15

It comes from the Greek word xylon, which means wood. The Greek word xylon is pronounced "ksilon", so the Japanese transcription is faithful to the original Greek pronunciation, rather than the English corruption of the word. See the answer to this question for the reason why "x" is pronounced "z" at the beginning of English words. As for the origin of ...


15

もしもし is used to call for someone’s attention. Although it is often used on the phone, the use is not limited to phone calls. もしもし is a repetition of もし, which is also used to call for an attention. もし is a variation of 申し (もうし), which was used in the same way in old time. 申し definitely predates telephones, and I guess that both もし and もしもし for asking for ...


15

There was a word, 木色【きいろ】 "the colour of trees", recorded in the Vocabulário da Língua do Japão. But actually, 黄【き】 on its own already means "yellow". 木 and 黄 are most likely not etymologically related. We know that 木 had a type-2 (乙類) /ki/ in Old Japanese. If we knew that 黄 had a type-1 (甲類) /ki/, then we could definitively say that the two are ...


15

In this case, 「[近]{ちか}い」 and 「[遠]{とお}い」 express temporal intervals and not spatial distances -- "at shorter intervals" and "at longer intervals", respectively. 「[尿]{にょう}が近い」 means "having the tendency of urinating frequently". 「尿が遠い」 means the opposite of that -- "not having to pee very often". We also say 「トイレが近い/遠い」 to mean the same thing.


15

I looked up in my etymology dictionary (小学館's 日本語源大辞典) :) The answer goes like this: つくも was originally a name of a kind of plant (modern standard name: フトイ; English name is softstem bulrush or great bulrush according to Wikipedia). A compound word つくもがみ < つくも + かみ "disheveled white hair (especially of old women)" was coined, because of its ...


14

ロハ. This word is colloquial and I think mostly extinct now, but it means "free [as in beer]" and derives from the kanji 只, which is one way to write the word ただ, which means (among other things) "free".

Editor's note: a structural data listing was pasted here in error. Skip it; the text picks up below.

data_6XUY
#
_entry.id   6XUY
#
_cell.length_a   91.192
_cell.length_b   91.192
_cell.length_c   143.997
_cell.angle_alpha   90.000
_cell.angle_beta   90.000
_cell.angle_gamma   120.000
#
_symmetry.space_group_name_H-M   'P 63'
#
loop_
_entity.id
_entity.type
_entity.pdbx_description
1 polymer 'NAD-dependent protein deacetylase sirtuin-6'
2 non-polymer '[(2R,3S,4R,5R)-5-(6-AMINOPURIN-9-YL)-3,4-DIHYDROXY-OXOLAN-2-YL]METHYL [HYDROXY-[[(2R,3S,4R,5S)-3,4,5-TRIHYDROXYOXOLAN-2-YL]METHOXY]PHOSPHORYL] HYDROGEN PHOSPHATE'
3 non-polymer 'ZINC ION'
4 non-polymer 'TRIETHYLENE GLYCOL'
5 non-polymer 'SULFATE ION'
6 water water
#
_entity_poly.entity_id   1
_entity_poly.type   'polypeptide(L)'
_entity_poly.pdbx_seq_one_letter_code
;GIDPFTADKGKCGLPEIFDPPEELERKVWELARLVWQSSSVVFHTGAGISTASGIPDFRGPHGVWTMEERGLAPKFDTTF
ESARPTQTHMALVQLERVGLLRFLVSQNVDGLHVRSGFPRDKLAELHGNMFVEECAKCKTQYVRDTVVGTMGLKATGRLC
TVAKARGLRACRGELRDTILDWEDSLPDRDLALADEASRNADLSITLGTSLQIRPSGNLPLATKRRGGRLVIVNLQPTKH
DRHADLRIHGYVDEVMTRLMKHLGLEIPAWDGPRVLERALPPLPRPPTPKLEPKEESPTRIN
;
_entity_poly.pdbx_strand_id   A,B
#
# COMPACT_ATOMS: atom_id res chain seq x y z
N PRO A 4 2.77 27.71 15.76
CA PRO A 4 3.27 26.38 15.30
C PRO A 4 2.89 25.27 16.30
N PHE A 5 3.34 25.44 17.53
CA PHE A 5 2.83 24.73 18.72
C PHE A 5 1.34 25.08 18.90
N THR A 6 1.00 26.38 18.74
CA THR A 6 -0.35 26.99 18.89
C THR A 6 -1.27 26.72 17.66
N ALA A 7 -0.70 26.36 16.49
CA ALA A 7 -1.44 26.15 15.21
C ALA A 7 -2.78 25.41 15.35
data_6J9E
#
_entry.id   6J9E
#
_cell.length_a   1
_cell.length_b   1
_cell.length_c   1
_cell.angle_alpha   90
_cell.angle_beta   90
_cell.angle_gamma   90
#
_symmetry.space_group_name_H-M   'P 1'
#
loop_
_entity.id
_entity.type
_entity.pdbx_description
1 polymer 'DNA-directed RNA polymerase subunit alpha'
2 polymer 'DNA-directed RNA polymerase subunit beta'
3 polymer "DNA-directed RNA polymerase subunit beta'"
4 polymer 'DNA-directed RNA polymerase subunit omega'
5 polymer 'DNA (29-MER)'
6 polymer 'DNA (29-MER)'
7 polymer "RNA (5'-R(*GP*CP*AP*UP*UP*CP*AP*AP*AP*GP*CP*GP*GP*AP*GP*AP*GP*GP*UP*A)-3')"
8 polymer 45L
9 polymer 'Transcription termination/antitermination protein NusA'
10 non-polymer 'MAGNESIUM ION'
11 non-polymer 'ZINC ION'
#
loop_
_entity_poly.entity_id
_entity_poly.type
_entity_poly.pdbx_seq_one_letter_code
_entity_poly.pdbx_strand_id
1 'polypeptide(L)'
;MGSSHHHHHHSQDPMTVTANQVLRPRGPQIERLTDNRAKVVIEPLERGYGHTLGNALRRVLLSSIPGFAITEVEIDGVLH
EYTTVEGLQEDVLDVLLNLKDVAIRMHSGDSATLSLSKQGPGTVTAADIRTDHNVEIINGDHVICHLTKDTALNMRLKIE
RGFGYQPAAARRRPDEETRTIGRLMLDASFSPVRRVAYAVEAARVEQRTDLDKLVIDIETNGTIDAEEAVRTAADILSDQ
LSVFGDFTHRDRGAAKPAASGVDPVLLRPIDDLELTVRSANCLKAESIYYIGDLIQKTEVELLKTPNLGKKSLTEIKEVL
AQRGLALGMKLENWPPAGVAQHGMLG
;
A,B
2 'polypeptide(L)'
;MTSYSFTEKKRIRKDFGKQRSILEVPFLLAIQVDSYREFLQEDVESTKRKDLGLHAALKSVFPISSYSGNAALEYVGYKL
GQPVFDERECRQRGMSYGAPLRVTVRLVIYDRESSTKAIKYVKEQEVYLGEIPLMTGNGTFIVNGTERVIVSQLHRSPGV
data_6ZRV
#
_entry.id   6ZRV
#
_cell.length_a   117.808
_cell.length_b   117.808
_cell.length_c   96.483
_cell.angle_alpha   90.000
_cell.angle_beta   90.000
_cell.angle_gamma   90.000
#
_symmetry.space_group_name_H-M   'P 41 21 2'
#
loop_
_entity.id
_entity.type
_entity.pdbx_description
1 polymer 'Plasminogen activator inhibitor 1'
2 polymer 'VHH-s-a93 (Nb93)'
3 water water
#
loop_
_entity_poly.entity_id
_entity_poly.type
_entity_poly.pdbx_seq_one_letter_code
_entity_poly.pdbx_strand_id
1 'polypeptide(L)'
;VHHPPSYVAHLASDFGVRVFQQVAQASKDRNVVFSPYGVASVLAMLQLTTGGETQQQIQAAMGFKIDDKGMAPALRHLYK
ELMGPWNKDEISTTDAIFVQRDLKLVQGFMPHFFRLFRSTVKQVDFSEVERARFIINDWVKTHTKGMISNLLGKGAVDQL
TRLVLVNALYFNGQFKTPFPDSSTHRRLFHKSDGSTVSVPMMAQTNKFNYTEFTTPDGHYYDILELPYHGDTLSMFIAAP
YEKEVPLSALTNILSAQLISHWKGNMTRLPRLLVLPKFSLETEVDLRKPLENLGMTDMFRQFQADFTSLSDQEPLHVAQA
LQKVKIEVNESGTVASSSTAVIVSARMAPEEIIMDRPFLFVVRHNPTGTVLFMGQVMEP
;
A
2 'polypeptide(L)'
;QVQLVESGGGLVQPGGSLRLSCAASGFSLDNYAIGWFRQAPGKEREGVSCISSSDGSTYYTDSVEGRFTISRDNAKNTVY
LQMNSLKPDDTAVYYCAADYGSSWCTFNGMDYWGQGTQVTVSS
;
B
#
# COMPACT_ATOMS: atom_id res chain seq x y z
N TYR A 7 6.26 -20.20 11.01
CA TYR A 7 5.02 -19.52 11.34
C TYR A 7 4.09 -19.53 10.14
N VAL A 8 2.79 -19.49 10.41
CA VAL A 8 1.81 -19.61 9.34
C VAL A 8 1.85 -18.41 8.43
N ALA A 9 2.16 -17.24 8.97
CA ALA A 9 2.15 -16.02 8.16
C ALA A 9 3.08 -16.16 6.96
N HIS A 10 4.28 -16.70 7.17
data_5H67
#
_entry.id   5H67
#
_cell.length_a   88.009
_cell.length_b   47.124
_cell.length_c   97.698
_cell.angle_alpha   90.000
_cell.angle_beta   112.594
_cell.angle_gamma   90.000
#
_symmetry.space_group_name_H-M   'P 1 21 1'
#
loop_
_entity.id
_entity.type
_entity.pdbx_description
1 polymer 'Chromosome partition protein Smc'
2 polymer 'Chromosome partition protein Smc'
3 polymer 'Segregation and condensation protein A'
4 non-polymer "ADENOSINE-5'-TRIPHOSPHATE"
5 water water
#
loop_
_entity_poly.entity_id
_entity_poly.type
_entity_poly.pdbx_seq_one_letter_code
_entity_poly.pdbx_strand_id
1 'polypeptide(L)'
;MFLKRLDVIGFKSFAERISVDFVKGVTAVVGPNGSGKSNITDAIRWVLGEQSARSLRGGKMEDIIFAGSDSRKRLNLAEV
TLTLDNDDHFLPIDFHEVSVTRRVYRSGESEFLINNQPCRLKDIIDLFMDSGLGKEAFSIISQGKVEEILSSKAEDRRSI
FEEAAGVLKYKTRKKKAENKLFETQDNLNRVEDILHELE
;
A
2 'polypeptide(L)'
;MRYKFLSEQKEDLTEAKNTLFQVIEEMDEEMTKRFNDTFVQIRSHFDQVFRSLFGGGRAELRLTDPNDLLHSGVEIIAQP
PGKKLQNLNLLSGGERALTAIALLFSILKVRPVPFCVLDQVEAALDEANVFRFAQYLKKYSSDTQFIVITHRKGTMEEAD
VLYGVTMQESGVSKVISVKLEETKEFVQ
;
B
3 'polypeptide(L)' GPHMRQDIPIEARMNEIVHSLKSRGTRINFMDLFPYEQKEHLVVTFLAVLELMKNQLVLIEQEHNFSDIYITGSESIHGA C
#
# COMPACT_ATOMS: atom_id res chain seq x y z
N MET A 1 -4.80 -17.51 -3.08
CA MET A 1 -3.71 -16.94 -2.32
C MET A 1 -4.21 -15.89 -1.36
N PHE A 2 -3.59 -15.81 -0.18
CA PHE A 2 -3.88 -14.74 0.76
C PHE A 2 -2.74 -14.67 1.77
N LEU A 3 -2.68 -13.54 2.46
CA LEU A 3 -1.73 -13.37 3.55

14

Original word is from "Diagram" ダイヤグラム, which is a 外来語.


13

It's a repetition mark or くの字点 (for its similarity to the character く, as you noted). い ろ 〳 〵 の 注 文 It's only used in vertical text, and repeats over two or more characters, which for your examples results in ひいひいと and いろいろの注文. There is also a single-kana repetition mark ゝ (which is the kana equivalent of the kanji repetition mark ...


13

Any word read in on'yomi in Japanese and using the Sinic hanja reading in Korean is probably ultimately attributable to Middle Chinese, unless evidence can be found of an independent coinage somewhere on the Japanese archipelago or the Korean peninsula. Terms like the ones below are likely borrowings from Middle or later Korean, rather than Chinese. We can ...


12

According to 大辞林, one of the meanings of 一倍 is as follows: ある数量を二つ合わせた数量。二倍。倍。 The first example it gives includes 人一倍, so you're right that 人一倍 is the combination of 人 and 一倍. The surprising part is that 一倍 means 二倍! As Wikipedia explains, for much of the history of Japan, 倍 was a suffix indicating a number of times in addition to one. In other ...


12

It comes from two words: 仏{ほとけ} (hotoke, Buddha) and 様{さま} (an honorific suffix). さま is of course applied to many names towards which a large degree of deference is to be shown (gods, royalty, etc.). But perhaps you're wondering about the origin of 仏{ほとけ}? That's a bit more complicated. According to the 大辞泉 dictionary, the word ほとけ originally came from a ...


12

Interesting question. The 日本国語大辞典 says that だらしない appears to be an inversion of しだらない, quite possibly a self-conscious thing like せるき for きせる (the Edo-period book Ukiyoburo explicitly claims this). The roots of しだらない are murkier. しだら has negative connotations on its own, and may come from Buddhist jargon, the mimetic しどろ, or somewhere else. But if しだら is ...


12

It is 和製英語. Sometime around the 1920s, employees at 東京電燈会社 created a device which consisted of a plug and outlet. This was called コンセントプラグ "concentric plug". Outlets without the plugs are now referred to as コンセント. Needless to say, English "concentric" does not make much sense.


11

This is a great question. I searched the Iwanami mathematical dictionary 『岩波数学辞典』 and Sasahara's 当て字 dictionary, 『当て字・当て読み 漢字表現辞典』, and did not find a definitive answer. Here's what I did find, though: The word 函数 was invented in China, not Japan. The characters were chosen for phonetic value as well as meaning. It's possible that "box that numbers go into" ...


11

There are also several old and common words which may have come from Korean, but of course, unlike words that are easily recognized as Korean in origin (such as 両班 Yangban or 温突 ondol), these words would probably forever remain in controversy: 寺 (てら) may have come from the Korean 절 (jeol). The Koujien dictionary also states the Pali word thera (old, ...